Goodbye Dolly: Fans Rely On Carol Channing With Their Proposals

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LOS ANGELES — For men of a certain age — and mostly men — Carol Channing was kind of obsessed. From Broadway to Tampa, they waited at the stage doors for him to show up. “Hi Dolly!” They released albums when they were younger, watched it on TV and in movies, and sometimes wore dresses to impersonate it—exaggerated red lipstick, a nosebleed, funny delivery with big eyes, and a burst of fluffy hair.

So when much of the Channing estate went up for auction last month, more than two years later, there was an audience ready and waiting. died at the age of 97 in Rancho Mirage, California.

Of course, all 400 items were sold out within eight hours, and the auction authorized by Channing’s heirs raised close to $406,000 from 6,000 registered bidders, with some of the transactions going to charity. Fans snatched the Tony and Golden Globe Awards, gowns, shawls and shoes, ragged prints, needlepoint pillows and wigs. Some of this Channinabilia was quite costly: a 1964 Tony for “Distinguished Achievement in Theatre” cost $28,125, “Hello Dolly!” She went for the glamorous red costume she wore as she walked down a ladder in the lead role. He withdrew $23,750.

“We’ve sold celebrities in the past, but this was different,” said Joe Baratta, Vice President of Development. Abell Auction Company, Which real estate is running? “There were items he wore, used, touched, and gifts to honor his career.” (A further 300 Channing items will be auctioned in September).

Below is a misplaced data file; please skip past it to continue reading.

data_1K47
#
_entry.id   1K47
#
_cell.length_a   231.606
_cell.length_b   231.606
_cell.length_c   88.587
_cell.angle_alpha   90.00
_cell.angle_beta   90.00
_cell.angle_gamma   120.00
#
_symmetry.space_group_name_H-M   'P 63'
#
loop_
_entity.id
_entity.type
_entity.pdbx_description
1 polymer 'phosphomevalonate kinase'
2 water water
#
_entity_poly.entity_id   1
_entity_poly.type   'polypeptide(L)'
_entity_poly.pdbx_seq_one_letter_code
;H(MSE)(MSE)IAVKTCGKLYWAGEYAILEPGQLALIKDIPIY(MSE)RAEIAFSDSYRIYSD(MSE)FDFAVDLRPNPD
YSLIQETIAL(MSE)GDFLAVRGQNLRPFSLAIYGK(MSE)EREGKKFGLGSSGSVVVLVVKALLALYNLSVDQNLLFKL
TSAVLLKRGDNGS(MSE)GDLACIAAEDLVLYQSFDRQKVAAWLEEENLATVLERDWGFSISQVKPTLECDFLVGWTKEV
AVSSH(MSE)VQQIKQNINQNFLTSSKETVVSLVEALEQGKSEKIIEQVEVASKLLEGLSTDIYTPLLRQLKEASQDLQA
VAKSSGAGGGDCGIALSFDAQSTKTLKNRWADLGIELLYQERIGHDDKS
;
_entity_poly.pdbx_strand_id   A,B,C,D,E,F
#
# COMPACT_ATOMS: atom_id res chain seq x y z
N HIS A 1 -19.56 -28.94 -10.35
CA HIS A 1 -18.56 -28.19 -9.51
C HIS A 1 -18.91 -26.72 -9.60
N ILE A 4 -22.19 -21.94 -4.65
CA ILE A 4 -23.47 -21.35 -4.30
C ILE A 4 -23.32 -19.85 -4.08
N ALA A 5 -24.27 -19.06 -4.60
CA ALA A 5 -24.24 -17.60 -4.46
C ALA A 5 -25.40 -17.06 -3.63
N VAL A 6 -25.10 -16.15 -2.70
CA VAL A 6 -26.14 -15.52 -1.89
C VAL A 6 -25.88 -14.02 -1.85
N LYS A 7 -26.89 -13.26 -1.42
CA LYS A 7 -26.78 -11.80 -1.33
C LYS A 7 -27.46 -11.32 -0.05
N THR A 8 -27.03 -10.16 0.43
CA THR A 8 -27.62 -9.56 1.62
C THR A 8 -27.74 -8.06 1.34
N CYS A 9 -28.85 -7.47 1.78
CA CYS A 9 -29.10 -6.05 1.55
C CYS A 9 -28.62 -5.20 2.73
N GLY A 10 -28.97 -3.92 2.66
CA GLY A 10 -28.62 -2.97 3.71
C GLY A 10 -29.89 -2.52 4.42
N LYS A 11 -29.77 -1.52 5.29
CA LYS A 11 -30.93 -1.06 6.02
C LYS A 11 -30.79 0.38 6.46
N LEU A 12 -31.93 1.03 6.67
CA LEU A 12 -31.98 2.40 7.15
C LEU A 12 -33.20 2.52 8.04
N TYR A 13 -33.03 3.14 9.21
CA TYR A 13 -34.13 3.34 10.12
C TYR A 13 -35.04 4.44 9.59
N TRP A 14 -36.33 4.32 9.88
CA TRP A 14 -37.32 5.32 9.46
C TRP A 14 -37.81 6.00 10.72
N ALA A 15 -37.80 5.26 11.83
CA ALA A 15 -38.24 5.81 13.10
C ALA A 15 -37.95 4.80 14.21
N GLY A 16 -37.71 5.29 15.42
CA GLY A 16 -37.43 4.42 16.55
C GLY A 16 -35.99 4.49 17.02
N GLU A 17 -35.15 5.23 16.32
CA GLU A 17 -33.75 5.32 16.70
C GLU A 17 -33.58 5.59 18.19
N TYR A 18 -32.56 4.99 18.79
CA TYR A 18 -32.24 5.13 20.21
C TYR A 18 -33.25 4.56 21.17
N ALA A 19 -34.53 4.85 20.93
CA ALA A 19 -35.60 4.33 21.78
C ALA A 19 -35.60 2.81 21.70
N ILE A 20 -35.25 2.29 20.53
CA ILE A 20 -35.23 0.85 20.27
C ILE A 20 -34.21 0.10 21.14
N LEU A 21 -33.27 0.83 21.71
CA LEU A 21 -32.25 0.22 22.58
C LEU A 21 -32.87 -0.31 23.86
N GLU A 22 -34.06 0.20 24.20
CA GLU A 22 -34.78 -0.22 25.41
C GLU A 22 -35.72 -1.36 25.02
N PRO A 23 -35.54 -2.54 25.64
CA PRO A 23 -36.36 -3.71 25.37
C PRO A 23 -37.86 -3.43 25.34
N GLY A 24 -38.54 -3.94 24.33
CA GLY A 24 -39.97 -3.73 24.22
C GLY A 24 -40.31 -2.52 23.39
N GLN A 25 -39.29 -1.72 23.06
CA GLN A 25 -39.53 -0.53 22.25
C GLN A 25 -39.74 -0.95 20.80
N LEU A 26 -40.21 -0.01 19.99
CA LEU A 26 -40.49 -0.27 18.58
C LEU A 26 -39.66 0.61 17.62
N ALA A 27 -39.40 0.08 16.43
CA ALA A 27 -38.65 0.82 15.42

Given the pandemic, there was no excitement in person – paddles in the air, an auctioneer with a mallet on the podium. Everything was done online and by phone, on their screens with bidders and lurkers. Those wishing to inspect merchandise can head to the Abell warehouse in Commerce, just east of downtown Los Angeles. But most of the items were bought without seeing.

By whom? Here’s a look at three superfans who brought their checkbooks (or at least Venmo accounts) and walked away with Carol Channing’s sixty years in public life.

David Turner is an actor (most recently animated Broadway show: “The Boys in the Band”) and a commercial pilot. angel flight east. As a college student, she waited for Channing at the door of her Hartford, Conn., theater for hours after “Hello Dolly!” yield. He was a soldier; When she showed up, Turner and her boyfriend were the two remaining fans.

“I didn’t say a word,” said Turner, 46, the other day. There is no request for signature. “I felt it would be predatory. I just watched her move.”

Until that night in Hartford, Channing’s goodwill was indisputable. In 1972 he was already playing – and playing and playing – a song from the children’s compilation “You and Me Is Free”, on which Channing performed (talking more than singing) “Housework.” When she was a 15-year-old in New Jersey, she began impersonating at the suggestion of an 18-year-old boyfriend who told her that she sounded like Carol Channing when she had a cold.

She still does this to this day and is now hoping that one of her eponymous Channing dresses goes into service for a drag performance, assuming it can fit inside.

“I’m doing Diamonds is a Girl’s Best Friend,” she said of the song in her debut role as Lorelei Lee in the 1949 musical “Gentlemen Prefer Blondes.”

It was Turner’s first auction and he found it a little scary. But he eventually bought 25 pieces: a sketch of Channing’s Al Hirschfeld with wide eyes and an exaggerated grimace; several dresses and costumes; a blouse monogrammed with initials; a pair of tap shoes; and that 1964 Tony.

Truth be told, it made him a little uncomfortable – was that scary? she thought—before deciding it was a good way to preserve the memory of someone who was such a big part of her life.

“There was a way to find a room to zing,” he said. “For me, being part of the auction was wanting to hold on to that feeling.”